Your redundancy rights when furlough ends next month explained

Your redundancy rights when furlough ends next month explained

FURLOUGH is set to end next month, putting many Brits at risk of redundancy.

Here we explain your redundancy rights as the Coronavirus Job Retention Scheme is set to end next month.

The scheme, which was introduced to protect jobs during the pandemic, will end on September 31.

The initiative is in the process of being wound down.

Employers started to contribute 10% in July, rising to 20% this month and in September.

The scheme will come to an end completely next month and experts have warned that could spark a wave of redundancies.

In July we reported that 350,000 young people could be at risk of losing their jobs as the furlough scheme is wound down, according to the latest research.

The 18 to 24-year-old age group were more likely to be furloughed during the pandemic than older adults, but that could leave them more vulnerable as support is withdrawn.

The Institute of Fiscal Studies (IFS) warned last month that young people today could "bear the scars of the recession for years to come" without sufficient support.

Research showed that in the first three months of this year, around 400,000 extra young adults weren't working any hours.

This figure reflects people becoming furloughed, unemployed or otherwise inactive.

But just 50,000 more young Brits were unemployed at the beginning of this year compared to the end of 2019.

This suggests that around 350,000 young adults could have been on furlough at the beginning of 2021.

However, the figure is not exact as it includes self-employed workers and excludes those on furlough who are working some hours.

"This leaves the group especially vulnerable as the furlough scheme is wound down," the IFS said in a report.

The latest research by the London School of Economics showed that 1million jobs are at risk in total.

Under the furlough scheme, the government paid up to 80% of the salary of an employee that is temporarily laid off – up to £2,500 a month.

Xiaowei Xu, an author of the report and a senior research economist at IFS, said: "Young adults have been especially likely to be furloughed during the crisis, though relatively few have completely lost their job.

"Many have responded to this by staying or moving back in with their parents – providing temporary protection for their living standards.

"But we know that shocks early on in people’s careers can have negative effects on their future job prospects. Without effective support, there is a risk that young people today will bear the scars of the recession for years to come."

Can I be made redundant if I’m on furlough?

EVEN though furlough is designed to keep workers employed, unfortunately it doesn’t protect you from being made redundant.

But it doesn't affect your redundancy pay rights if you are let go from your job amid the coronavirus crisis.

Your employer should still carry out a fair redundancy process.

You will be entitled to be consulted on the redundancy lay-off first and to receive a statutory redundancy payment, as long as you've been working somewhere for at least two years.

How much you're entitled to depends on your age and length of service, although this is capped at 20 years. You'll get:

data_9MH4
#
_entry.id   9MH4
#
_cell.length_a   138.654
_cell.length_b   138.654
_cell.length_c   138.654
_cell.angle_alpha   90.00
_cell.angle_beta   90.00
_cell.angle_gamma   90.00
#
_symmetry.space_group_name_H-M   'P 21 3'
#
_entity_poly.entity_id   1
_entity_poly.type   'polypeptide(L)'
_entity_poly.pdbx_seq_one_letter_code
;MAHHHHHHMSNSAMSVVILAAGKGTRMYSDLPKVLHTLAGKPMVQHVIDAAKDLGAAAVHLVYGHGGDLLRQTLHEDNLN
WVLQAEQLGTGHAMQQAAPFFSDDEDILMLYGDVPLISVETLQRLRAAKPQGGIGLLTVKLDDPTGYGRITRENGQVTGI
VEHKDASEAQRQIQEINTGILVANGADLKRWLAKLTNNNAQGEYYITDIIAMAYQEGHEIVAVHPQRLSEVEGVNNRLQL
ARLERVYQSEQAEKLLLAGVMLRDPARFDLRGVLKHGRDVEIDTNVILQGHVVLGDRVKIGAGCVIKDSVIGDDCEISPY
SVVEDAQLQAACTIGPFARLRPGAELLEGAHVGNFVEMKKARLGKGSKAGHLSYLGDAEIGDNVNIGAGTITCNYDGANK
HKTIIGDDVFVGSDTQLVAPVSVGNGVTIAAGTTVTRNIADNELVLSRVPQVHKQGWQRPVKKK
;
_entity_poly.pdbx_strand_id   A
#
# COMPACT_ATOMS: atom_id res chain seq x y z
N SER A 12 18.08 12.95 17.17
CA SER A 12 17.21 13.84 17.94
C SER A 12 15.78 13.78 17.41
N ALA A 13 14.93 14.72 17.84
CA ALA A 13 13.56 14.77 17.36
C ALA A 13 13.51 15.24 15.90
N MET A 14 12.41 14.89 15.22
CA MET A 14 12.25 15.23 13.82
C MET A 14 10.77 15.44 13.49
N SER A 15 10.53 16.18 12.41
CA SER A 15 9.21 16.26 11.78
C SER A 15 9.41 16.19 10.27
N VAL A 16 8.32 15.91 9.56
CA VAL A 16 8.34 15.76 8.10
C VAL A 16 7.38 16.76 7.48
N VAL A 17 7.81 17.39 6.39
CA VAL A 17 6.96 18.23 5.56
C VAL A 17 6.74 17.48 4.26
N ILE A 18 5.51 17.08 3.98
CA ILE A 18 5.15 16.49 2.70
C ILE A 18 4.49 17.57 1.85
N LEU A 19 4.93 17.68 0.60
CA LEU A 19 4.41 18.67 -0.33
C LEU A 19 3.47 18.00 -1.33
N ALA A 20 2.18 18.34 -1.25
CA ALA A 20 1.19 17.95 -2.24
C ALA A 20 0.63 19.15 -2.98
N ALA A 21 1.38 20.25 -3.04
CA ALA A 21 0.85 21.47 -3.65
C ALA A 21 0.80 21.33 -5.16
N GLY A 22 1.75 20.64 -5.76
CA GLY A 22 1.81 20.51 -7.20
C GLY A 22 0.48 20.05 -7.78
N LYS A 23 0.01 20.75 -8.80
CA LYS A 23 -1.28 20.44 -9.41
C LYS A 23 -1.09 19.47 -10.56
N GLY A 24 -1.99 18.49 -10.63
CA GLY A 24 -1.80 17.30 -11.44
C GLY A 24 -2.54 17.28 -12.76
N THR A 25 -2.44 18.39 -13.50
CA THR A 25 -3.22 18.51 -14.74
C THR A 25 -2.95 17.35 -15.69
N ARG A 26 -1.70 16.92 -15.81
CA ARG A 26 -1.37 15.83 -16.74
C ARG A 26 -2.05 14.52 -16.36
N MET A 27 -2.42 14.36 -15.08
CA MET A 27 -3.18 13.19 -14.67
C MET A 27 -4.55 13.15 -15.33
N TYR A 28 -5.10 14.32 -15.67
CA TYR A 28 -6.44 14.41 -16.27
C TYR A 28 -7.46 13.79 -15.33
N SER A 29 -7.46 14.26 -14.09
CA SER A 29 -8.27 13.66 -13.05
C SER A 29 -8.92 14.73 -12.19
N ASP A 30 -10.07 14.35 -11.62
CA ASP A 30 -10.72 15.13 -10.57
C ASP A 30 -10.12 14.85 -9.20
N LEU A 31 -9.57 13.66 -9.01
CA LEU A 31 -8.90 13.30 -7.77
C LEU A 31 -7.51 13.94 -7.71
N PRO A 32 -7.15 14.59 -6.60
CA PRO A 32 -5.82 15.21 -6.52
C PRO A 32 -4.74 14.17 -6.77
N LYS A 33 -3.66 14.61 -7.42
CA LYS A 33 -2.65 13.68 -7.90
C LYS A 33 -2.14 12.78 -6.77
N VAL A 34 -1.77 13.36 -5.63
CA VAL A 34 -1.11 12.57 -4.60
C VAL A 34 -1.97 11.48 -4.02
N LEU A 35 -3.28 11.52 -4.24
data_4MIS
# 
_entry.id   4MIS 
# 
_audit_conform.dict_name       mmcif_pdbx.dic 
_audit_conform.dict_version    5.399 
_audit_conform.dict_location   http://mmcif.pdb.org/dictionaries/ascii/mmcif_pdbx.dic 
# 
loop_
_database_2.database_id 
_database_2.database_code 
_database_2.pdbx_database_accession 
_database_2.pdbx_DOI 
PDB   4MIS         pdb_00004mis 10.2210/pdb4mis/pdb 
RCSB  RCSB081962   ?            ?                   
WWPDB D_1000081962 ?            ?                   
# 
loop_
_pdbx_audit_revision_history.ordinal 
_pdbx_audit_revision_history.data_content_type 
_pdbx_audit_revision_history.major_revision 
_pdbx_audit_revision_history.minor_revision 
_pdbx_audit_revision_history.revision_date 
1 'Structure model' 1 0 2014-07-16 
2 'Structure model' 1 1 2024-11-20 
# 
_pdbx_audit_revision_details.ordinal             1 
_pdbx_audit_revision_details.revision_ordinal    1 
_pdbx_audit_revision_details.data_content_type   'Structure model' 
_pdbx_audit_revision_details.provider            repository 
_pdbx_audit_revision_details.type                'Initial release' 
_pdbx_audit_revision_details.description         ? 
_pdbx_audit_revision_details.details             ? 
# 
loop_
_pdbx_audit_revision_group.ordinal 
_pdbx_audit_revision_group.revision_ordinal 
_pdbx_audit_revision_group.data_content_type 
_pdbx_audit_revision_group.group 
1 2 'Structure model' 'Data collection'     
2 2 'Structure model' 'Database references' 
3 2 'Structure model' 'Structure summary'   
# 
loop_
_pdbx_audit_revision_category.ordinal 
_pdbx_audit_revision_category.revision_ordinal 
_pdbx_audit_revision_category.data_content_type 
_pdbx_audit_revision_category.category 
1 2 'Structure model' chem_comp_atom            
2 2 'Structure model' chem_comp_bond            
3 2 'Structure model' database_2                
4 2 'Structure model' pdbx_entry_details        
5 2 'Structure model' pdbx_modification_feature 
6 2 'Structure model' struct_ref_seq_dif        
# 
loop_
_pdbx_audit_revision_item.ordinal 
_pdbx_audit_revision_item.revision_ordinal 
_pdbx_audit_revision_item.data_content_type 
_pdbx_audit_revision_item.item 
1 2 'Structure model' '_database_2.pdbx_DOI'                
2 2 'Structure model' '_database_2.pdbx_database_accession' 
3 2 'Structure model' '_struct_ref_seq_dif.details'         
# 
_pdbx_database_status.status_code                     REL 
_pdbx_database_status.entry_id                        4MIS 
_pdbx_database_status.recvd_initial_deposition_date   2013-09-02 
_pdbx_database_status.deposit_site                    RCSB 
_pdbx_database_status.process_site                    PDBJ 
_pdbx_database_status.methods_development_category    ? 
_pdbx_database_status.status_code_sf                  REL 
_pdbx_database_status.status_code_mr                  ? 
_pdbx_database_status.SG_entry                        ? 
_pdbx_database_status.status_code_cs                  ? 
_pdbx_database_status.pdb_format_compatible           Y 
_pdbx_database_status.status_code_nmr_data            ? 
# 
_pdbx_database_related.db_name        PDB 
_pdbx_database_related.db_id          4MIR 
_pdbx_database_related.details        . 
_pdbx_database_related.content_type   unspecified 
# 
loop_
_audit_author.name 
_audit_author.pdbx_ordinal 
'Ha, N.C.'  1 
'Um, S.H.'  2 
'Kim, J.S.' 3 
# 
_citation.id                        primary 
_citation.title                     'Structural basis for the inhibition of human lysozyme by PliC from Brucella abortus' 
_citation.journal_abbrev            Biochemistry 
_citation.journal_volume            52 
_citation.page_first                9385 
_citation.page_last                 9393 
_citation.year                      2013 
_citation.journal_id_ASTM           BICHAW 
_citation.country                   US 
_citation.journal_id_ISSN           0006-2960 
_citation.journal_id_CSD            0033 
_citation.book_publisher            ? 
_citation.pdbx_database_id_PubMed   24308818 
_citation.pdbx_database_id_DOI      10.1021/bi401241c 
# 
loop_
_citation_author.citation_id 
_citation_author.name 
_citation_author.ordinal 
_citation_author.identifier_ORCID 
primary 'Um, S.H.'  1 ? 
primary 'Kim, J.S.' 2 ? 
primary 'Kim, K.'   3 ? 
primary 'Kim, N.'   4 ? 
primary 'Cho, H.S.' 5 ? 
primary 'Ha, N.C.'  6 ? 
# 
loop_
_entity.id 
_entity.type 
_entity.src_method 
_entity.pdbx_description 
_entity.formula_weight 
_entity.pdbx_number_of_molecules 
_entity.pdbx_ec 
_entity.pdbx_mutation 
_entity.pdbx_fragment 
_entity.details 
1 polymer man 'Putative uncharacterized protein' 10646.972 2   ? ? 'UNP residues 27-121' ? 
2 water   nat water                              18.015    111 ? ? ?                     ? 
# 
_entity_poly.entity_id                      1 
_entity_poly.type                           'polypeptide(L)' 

• Half a week’s pay for each full year you were under 22,
  • One week’s pay for each full year you were 22 or older, but under 41,
  • One and half week’s pay for each full year you were 41 or older.

Sadly, you won't be entitled to a payout if you've been working for your employer for fewer than two years.

There should be a period of collective consultation as well as time for individual ones if your employer wants to make 20 or more employees redundant within 90 days or each other.

You are also entitled to appeal the decision by claiming unfair dismissal within three months of being let go.

If you're made redundant after your company has gone into administration you can claim redundancy pay via Gov.uk.

What are your rights?

If you're informed that you're at risk of redundancy, the first thing you should do is check that your employer is conducting the process fairly.

Employers are not allowed to discriminate against workers when choosing whether to make them redundant.

You should also check if you're eligible for a redundancy pay out, and if so, how much that will be.

Workers can access statutory redundancy pay if they've been employed by the same employer for two years continuously.

The government has an online calculator to help you work out how much you could be owed.

Your company might offer improved redundancy pay terms, so you should check your employment contract to find out.

If you are made redundancy while you're on furlough, you should get 100% of your salary during your notice period – not the lower rate.

Workers that have been with the same employer for at least two years are able to challenge the redundancy in some cases, Citizens Advice said.

You can challenge the job loss if you think that there wasn't a genuine need to cut staff numbers or if your employer didn't follow a fair selection process.

You can also challenge the decision if you think there was discrimination.

You should also bear in mind that if you’ve worked for your employer for two years, you're entitled to take time off to apply for new jobs or go on training.

We've also covered your rights around holidays, pensions and statutory pay if you're made redundant.

Some employers could pay staff who work from home less money – here's everything you need to know about whether your boss can cut your salary.

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